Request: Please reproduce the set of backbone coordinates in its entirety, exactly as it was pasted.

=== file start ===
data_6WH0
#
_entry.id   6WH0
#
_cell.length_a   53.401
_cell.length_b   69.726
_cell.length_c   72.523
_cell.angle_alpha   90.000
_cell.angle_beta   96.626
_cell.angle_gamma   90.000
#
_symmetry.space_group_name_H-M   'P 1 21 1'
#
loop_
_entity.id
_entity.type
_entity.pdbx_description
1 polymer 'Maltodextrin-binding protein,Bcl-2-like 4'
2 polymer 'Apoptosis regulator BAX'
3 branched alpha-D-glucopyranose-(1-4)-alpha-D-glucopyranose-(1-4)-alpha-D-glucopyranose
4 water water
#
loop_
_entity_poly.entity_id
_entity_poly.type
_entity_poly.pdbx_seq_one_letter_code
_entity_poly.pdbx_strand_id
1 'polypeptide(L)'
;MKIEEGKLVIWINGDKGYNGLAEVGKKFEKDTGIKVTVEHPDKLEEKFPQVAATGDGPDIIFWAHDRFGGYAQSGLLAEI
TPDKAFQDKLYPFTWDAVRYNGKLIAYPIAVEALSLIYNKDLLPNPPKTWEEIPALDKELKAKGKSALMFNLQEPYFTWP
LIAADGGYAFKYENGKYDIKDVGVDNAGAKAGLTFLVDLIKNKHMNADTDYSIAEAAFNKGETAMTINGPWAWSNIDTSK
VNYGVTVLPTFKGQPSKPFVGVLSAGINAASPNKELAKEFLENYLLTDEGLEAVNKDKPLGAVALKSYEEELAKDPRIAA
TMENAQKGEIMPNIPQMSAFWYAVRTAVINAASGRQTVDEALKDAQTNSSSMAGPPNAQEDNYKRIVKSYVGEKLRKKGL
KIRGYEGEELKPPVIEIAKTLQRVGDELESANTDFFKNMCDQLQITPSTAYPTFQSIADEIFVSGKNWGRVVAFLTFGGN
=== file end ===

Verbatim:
data_6WH0
#
_entry.id   6WH0
#
_cell.length_a   53.401
_cell.length_b   69.726
_cell.length_c   72.523
_cell.angle_alpha   90.000
_cell.angle_beta   96.626
_cell.angle_gamma   90.000
#
_symmetry.space_group_name_H-M   'P 1 21 1'
#
loop_
_entity.id
_entity.type
_entity.pdbx_description
1 polymer 'Maltodextrin-binding protein,Bcl-2-like 4'
2 polymer 'Apoptosis regulator BAX'
3 branched alpha-D-glucopyranose-(1-4)-alpha-D-glucopyranose-(1-4)-alpha-D-glucopyranose
4 water water
#
loop_
_entity_poly.entity_id
_entity_poly.type
_entity_poly.pdbx_seq_one_letter_code
_entity_poly.pdbx_strand_id
1 'polypeptide(L)'
;MKIEEGKLVIWINGDKGYNGLAEVGKKFEKDTGIKVTVEHPDKLEEKFPQVAATGDGPDIIFWAHDRFGGYAQSGLLAEI
TPDKAFQDKLYPFTWDAVRYNGKLIAYPIAVEALSLIYNKDLLPNPPKTWEEIPALDKELKAKGKSALMFNLQEPYFTWP
LIAADGGYAFKYENGKYDIKDVGVDNAGAKAGLTFLVDLIKNKHMNADTDYSIAEAAFNKGETAMTINGPWAWSNIDTSK
VNYGVTVLPTFKGQPSKPFVGVLSAGINAASPNKELAKEFLENYLLTDEGLEAVNKDKPLGAVALKSYEEELAKDPRIAA
TMENAQKGEIMPNIPQMSAFWYAVRTAVINAASGRQTVDEALKDAQTNSSSMAGPPNAQEDNYKRIVKSYVGEKLRKKGL
KIRGYEGEELKPPVIEIAKTLQRVGDELESANTDFFKNMCDQLQITPSTAYPTFQSIADEIFVSGKNWGRVVAFLTFGGN